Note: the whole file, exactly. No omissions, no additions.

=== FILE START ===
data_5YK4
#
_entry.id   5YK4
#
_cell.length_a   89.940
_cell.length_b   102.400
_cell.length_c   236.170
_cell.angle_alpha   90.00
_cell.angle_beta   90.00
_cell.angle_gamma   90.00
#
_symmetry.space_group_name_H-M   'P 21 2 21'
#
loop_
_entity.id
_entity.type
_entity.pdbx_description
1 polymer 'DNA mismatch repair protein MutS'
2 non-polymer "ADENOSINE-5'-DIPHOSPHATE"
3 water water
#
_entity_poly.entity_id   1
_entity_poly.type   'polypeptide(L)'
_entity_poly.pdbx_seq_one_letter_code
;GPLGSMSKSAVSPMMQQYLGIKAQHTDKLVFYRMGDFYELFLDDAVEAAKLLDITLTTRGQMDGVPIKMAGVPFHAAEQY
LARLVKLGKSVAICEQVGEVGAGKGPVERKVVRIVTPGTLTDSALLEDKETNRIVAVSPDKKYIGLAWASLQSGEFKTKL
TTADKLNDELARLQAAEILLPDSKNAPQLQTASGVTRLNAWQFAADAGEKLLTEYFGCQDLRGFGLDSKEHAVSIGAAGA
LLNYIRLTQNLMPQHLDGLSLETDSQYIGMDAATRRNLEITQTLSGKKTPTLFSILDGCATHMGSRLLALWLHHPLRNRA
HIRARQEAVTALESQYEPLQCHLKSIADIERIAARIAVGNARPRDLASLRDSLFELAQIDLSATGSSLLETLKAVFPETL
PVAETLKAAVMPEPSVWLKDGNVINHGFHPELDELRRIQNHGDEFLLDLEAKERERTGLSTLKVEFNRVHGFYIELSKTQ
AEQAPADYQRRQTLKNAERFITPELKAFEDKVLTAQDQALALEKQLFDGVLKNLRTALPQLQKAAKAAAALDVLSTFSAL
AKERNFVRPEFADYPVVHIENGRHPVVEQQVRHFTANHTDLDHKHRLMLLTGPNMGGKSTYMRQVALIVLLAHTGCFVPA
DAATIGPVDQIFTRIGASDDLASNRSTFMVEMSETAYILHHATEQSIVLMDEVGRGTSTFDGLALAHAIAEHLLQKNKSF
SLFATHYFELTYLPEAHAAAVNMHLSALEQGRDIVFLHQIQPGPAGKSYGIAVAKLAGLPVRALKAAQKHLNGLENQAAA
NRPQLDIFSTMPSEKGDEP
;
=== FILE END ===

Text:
data_5YK4
#
_entry.id   5YK4
#
_cell.length_a   89.940
_cell.length_b   102.400
_cell.length_c   236.170
_cell.angle_alpha   90.00
_cell.angle_beta   90.00
_cell.angle_gamma   90.00
#
_symmetry.space_group_name_H-M   'P 21 2 21'
#
loop_
_entity.id
_entity.type
_entity.pdbx_description
1 polymer 'DNA mismatch repair protein MutS'
2 non-polymer "ADENOSINE-5'-DIPHOSPHATE"
3 water water
#
_entity_poly.entity_id   1
_entity_poly.type   'polypeptide(L)'
_entity_poly.pdbx_seq_one_letter_code
;GPLGSMSKSAVSPMMQQYLGIKAQHTDKLVFYRMGDFYELFLDDAVEAAKLLDITLTTRGQMDGVPIKMAGVPFHAAEQY
LARLVKLGKSVAICEQVGEVGAGKGPVERKVVRIVTPGTLTDSALLEDKETNRIVAVSPDKKYIGLAWASLQSGEFKTKL
TTADKLNDELARLQAAEILLPDSKNAPQLQTASGVTRLNAWQFAADAGEKLLTEYFGCQDLRGFGLDSKEHAVSIGAAGA
LLNYIRLTQNLMPQHLDGLSLETDSQYIGMDAATRRNLEITQTLSGKKTPTLFSILDGCATHMGSRLLALWLHHPLRNRA
HIRARQEAVTALESQYEPLQCHLKSIADIERIAARIAVGNARPRDLASLRDSLFELAQIDLSATGSSLLETLKAVFPETL
PVAETLKAAVMPEPSVWLKDGNVINHGFHPELDELRRIQNHGDEFLLDLEAKERERTGLSTLKVEFNRVHGFYIELSKTQ
AEQAPADYQRRQTLKNAERFITPELKAFEDKVLTAQDQALALEKQLFDGVLKNLRTALPQLQKAAKAAAALDVLSTFSAL
AKERNFVRPEFADYPVVHIENGRHPVVEQQVRHFTANHTDLDHKHRLMLLTGPNMGGKSTYMRQVALIVLLAHTGCFVPA
DAATIGPVDQIFTRIGASDDLASNRSTFMVEMSETAYILHHATEQSIVLMDEVGRGTSTFDGLALAHAIAEHLLQKNKSF
SLFATHYFELTYLPEAHAAAVNMHLSALEQGRDIVFLHQIQPGPAGKSYGIAVAKLAGLPVRALKAAQKHLNGLENQAAA
NRPQLDIFSTMPSEKGDEP
;